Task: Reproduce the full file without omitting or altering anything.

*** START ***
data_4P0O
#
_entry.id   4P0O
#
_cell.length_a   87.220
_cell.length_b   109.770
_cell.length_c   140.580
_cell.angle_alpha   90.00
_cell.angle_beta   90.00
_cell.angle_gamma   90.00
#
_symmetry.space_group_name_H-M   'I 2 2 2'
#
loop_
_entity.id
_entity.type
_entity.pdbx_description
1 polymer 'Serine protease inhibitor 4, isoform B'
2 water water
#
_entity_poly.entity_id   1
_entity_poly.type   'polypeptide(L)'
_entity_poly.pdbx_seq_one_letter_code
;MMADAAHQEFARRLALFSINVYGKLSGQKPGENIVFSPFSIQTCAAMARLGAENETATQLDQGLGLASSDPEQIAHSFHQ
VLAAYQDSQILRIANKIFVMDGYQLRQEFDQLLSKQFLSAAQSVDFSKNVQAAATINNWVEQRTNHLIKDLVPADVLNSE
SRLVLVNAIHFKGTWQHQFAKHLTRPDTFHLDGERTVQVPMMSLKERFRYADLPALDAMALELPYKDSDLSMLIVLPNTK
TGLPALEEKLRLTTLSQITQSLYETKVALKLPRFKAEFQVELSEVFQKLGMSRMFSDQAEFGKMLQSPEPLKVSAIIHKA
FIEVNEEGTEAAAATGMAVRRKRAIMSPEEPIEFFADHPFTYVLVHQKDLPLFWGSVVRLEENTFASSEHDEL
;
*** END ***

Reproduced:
data_4P0O
#
_entry.id   4P0O
#
_cell.length_a   87.220
_cell.length_b   109.770
_cell.length_c   140.580
_cell.angle_alpha   90.00
_cell.angle_beta   90.00
_cell.angle_gamma   90.00
#
_symmetry.space_group_name_H-M   'I 2 2 2'
#
loop_
_entity.id
_entity.type
_entity.pdbx_description
1 polymer 'Serine protease inhibitor 4, isoform B'
2 water water
#
_entity_poly.entity_id   1
_entity_poly.type   'polypeptide(L)'
_entity_poly.pdbx_seq_one_letter_code
;MMADAAHQEFARRLALFSINVYGKLSGQKPGENIVFSPFSIQTCAAMARLGAENETATQLDQGLGLASSDPEQIAHSFHQ
VLAAYQDSQILRIANKIFVMDGYQLRQEFDQLLSKQFLSAAQSVDFSKNVQAAATINNWVEQRTNHLIKDLVPADVLNSE
SRLVLVNAIHFKGTWQHQFAKHLTRPDTFHLDGERTVQVPMMSLKERFRYADLPALDAMALELPYKDSDLSMLIVLPNTK
TGLPALEEKLRLTTLSQITQSLYETKVALKLPRFKAEFQVELSEVFQKLGMSRMFSDQAEFGKMLQSPEPLKVSAIIHKA
FIEVNEEGTEAAAATGMAVRRKRAIMSPEEPIEFFADHPFTYVLVHQKDLPLFWGSVVRLEENTFASSEHDEL
;